News story

National Lottery to be reformed

This news article was published under the 2010 to 2015 Conservative and Liberal Democrat coalition government

Returning to original good causes will boost income by £150 million.

Culture Secretary Jeremy Hunt has announced today that the National Lottery will be reformed, bringing an extra £50 million each to arts, sport and heritage.

“The National Lottery was created in 1994 and, since that time, around £25 billion has been raised for good causes,” said Mr Hunt. “But the founding vision - that it should primarily benefit the arts, sport and heritage with funding for projects that would not otherwise get off the ground - got lost along the way.  Today I am putting that right.”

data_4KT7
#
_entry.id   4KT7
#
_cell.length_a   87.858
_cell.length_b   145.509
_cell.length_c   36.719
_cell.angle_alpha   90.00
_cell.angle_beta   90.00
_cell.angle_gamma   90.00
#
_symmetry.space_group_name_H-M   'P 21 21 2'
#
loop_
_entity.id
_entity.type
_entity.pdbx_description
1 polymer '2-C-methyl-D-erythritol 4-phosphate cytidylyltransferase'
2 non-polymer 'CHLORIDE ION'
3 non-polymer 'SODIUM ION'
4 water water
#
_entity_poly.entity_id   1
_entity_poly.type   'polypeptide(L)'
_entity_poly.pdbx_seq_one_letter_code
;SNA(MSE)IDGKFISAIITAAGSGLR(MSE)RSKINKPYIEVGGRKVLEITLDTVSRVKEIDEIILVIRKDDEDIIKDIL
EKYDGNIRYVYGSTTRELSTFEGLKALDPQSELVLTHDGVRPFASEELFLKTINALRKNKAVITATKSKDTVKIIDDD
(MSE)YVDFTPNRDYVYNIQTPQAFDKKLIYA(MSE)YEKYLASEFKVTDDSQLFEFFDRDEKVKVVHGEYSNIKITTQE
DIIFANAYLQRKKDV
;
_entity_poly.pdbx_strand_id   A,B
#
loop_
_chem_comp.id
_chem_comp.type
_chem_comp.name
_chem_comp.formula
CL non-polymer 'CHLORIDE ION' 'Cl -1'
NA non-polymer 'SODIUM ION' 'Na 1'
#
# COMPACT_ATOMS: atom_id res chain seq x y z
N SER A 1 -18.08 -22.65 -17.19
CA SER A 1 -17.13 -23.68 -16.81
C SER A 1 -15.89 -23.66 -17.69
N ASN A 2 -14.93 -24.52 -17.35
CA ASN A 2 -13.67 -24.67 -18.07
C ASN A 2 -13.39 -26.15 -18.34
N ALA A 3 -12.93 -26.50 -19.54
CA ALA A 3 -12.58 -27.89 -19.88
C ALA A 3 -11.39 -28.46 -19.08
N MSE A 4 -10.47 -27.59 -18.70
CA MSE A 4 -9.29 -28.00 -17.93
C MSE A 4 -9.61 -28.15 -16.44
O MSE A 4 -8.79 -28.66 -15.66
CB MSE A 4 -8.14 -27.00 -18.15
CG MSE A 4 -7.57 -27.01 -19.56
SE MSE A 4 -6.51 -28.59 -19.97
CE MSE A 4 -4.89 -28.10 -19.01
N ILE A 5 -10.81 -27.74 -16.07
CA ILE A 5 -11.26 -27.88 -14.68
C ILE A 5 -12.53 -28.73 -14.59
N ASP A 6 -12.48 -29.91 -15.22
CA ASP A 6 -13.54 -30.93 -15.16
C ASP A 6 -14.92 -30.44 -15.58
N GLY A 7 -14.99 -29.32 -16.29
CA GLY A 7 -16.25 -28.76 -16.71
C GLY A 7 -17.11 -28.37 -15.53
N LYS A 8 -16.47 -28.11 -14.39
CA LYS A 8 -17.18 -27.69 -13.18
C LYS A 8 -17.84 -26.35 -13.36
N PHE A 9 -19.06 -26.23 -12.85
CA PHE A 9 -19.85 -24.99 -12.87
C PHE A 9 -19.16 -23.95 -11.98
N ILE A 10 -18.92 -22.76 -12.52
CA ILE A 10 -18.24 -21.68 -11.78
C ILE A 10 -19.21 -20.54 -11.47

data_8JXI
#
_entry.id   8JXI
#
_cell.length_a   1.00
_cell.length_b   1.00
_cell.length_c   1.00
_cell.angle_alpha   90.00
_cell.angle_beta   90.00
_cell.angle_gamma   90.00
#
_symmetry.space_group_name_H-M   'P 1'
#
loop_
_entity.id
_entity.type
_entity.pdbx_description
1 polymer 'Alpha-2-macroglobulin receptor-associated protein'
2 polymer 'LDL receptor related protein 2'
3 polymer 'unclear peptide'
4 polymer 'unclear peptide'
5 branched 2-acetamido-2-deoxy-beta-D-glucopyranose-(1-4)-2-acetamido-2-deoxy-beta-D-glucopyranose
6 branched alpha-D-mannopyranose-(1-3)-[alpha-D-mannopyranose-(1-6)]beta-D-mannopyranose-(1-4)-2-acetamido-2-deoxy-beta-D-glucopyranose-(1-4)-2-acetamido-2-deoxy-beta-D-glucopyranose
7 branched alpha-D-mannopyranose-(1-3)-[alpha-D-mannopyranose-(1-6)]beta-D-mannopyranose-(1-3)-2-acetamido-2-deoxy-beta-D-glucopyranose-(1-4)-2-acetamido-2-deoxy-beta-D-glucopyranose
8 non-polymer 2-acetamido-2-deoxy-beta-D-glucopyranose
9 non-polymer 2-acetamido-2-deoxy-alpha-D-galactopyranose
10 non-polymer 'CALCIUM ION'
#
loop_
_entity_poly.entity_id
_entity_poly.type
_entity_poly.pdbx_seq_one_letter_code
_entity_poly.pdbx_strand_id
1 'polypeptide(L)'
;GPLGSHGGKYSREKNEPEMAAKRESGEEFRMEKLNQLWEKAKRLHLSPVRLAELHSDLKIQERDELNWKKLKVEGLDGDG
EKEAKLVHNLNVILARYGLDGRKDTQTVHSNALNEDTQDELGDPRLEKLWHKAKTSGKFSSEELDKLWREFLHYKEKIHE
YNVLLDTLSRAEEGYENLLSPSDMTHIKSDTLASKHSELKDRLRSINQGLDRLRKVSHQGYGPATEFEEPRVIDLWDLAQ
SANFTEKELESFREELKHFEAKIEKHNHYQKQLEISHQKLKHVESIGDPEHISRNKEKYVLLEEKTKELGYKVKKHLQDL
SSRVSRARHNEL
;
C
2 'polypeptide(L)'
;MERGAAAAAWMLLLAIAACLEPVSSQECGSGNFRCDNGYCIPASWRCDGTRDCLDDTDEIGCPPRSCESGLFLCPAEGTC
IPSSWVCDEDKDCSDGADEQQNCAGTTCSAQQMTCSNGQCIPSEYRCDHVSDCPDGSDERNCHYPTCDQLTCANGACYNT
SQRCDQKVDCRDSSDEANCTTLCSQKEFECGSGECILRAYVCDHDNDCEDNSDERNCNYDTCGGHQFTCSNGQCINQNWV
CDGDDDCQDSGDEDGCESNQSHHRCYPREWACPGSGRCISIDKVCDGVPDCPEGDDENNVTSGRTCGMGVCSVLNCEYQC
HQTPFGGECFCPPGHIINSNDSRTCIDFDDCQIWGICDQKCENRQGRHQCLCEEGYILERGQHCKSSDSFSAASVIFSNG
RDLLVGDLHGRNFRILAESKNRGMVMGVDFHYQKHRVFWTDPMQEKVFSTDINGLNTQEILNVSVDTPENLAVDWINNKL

A Statutory Instrument, laid before Parliament today, means that from 2012 the original good causes will once again receive the 20 per cent share of the total, the same as in 1994.

Voluntary and community sector benefits

Mr Hunt also pledged that funding for the voluntary and community sector (VCS) - key players in the Government’s plans to create a Big Society - will be protected.  It should rise from current levels of £564 million a year in 2009 to more than £630 million a year by 2013, when the Olympic transfer comes to an end.  In Many cases the greater shares going to the arts, sport and heritage will also directly benefit the VCS sector.

Further information